How to Avoid Becoming Shark Food

Swimmers in the waterSum­mer is here—at least for those of us in the north­ern hemisphere—and beach­es are about to see more surfers, swim­mers and adven­tur­ers head­ing out to enjoy the salty sea­wa­ter. It’s good to be aware of even the most unlike­ly dan­gers when enter­ing the open ocean and since shark attacks in the U.S. were up last year, some will inevitably wor­ry about the big tooth­ies. But with a lit­tle bit of pre­ven­ta­tive cau­tion, it’s  easy to avoid becom­ing a Great White’s meal.

Here are some tips to stay­ing off the din­ner menu.

Bleed­ing? Stay out of the water. 
Yes, sharks have a very keen sense of smell—and yes, the smell of blood will absolute­ly attract a hun­gry shark. Even a drop of blood from the small­est of paper cuts can be enough for a shark to pick up your scent. When in doubt: if you’re bleed­ing, don’t go out in the water too far.

Are peo­ple fish­ing in the area? Stay out of the water.
One of the worst places to swim, surf or play in the ocean is an area close to peo­ple fish­ing. Fish bleed and a hun­gry shark might be around to grab a snack or two. Chances are it’ll be look­ing for a fish to bite, but sharks tend to grab for what­ev­er looks tastiest. 

Are there any seals or sea lions about? Stay out of the water.
Sharks like sea lions and seals. Peo­ple swim­ming and surf­ing can eas­i­ly be mis­tak­en for sea lions and seals. Best bet: avoid areas where it’ll be easy to be mis­tak­en for a sea lion or seal.

Near a riv­er mouth? Stay out of the water.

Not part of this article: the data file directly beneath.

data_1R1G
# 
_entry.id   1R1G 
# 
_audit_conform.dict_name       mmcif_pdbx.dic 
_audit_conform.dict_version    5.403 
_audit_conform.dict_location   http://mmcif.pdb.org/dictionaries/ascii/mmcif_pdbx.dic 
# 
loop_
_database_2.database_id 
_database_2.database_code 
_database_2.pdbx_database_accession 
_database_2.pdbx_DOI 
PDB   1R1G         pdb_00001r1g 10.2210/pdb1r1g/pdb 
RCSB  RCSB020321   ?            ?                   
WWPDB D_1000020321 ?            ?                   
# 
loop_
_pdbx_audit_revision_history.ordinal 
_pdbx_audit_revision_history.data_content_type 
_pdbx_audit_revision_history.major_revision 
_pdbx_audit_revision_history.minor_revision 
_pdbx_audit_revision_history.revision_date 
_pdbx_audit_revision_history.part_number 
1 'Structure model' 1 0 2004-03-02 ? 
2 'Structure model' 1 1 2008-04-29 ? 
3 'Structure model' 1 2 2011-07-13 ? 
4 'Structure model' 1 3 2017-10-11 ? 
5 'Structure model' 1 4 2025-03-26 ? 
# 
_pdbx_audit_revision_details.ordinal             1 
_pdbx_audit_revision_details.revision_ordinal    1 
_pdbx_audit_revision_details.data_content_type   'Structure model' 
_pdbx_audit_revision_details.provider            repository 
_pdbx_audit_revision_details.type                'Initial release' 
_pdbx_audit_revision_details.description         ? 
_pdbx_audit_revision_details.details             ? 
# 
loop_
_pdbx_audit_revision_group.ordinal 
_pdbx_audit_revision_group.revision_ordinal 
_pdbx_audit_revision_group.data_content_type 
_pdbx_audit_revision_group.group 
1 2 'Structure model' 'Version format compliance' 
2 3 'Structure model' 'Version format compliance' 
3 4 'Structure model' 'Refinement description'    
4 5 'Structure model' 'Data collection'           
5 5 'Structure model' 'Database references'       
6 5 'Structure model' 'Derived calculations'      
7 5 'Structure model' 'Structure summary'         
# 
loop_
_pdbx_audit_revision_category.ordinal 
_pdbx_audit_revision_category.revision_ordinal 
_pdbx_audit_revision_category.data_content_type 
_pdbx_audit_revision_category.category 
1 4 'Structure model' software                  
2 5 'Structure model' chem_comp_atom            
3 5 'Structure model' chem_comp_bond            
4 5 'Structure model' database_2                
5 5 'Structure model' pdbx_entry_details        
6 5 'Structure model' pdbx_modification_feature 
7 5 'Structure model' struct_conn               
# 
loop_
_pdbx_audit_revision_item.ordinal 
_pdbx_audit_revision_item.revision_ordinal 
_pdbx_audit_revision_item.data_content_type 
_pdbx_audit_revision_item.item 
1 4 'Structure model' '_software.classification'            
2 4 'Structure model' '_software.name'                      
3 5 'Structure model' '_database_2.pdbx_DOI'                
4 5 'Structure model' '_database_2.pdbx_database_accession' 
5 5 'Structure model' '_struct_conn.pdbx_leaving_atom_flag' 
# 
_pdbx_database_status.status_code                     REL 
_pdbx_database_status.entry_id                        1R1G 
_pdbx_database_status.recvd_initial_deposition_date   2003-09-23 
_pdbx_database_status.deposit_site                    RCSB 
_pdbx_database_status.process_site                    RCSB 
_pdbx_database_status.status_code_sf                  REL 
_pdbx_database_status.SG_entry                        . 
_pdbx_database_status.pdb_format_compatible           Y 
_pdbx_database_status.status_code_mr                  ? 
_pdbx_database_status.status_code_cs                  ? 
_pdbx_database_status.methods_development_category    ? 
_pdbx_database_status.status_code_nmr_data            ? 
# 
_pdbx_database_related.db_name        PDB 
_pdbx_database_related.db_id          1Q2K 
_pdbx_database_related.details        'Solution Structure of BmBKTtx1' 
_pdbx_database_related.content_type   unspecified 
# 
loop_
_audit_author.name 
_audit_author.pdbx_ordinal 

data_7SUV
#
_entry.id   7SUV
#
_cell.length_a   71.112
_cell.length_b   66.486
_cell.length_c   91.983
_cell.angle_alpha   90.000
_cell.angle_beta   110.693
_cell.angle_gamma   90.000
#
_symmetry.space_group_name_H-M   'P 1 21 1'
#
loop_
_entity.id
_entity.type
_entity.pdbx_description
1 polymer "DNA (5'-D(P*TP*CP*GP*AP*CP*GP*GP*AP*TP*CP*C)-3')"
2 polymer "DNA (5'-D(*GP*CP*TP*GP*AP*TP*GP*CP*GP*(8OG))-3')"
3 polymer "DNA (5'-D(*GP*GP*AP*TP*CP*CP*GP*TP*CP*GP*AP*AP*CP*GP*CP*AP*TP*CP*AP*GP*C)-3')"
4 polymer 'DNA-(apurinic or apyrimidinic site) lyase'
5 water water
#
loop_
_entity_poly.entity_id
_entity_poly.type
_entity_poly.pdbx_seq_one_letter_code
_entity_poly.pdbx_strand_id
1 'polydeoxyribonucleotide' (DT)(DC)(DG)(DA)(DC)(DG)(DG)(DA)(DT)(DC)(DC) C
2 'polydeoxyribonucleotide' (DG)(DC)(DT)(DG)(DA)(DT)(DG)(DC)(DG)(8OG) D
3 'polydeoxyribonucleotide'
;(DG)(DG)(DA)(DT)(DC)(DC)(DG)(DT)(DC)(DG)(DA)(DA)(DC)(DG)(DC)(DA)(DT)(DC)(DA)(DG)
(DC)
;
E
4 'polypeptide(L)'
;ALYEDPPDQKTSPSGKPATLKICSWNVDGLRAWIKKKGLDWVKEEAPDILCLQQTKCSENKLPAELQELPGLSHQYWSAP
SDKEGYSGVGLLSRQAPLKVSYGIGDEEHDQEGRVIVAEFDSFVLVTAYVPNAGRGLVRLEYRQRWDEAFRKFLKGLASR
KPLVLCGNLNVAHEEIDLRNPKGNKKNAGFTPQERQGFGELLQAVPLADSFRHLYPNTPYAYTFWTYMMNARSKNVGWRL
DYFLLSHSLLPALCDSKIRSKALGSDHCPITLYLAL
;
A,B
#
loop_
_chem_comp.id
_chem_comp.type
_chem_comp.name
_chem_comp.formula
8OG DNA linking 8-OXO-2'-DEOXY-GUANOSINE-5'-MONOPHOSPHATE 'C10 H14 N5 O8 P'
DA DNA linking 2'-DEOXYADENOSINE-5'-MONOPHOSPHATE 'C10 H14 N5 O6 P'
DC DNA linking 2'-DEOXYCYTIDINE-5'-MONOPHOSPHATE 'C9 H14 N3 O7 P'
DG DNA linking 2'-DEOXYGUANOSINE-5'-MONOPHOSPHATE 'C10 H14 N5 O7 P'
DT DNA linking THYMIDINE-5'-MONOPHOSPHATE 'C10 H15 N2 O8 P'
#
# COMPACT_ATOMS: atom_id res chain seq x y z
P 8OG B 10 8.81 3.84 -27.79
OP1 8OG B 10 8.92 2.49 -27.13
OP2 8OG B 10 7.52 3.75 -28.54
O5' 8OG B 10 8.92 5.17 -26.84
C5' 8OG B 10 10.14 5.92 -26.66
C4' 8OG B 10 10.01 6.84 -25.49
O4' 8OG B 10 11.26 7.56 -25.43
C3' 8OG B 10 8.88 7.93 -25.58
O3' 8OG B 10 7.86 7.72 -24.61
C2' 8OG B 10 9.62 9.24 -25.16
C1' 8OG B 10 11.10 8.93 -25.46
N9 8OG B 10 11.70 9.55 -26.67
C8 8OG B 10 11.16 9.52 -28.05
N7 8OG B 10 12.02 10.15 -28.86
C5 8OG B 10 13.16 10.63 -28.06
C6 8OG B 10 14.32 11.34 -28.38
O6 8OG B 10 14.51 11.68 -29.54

Sharks tend to feed at places where the shelf drops off sud­den­ly or in areas like riv­er mouths. The best way to avoid becom­ing shark food is to avoid being in the areas sharks like to feed.

Is the water par­tic­u­lar­ly murky? Stay out of the water.
Gen­er­al­ly, humans aren’t a sharks pre­ferred meal. Most often peo­ple are mis­tak­en for anoth­er animal—like a seal. In murky water where they can’t see, a per­son swim­ming or pad­dling on a surf­board could very well resem­ble a seal and be prime prey for the day. The shark won’t even real­ize its mis­take until it’s too late. Also: it’s much hard­er to see a shark if you can’t see through the water.

Wear­ing  jew­el­ry? Stay out of the water.
Sharks are attract­ed to bright, shiny things that reflect light. Leave your bling on the shore.

Swim­ming alone? Stay out of the water.
Groups swim­ming seem much more intim­i­dat­ing and less easy prey than a sin­gle swim­mer. Surf and swim with friends and the poten­tial threat will be much lower.

Night­time? Stay out of the water.
Just because sight is lim­it­ed doesn’t mean sharks can’t hunt. The only thing that changes when it’s dark out is the human abil­i­ty to see a shark hunting.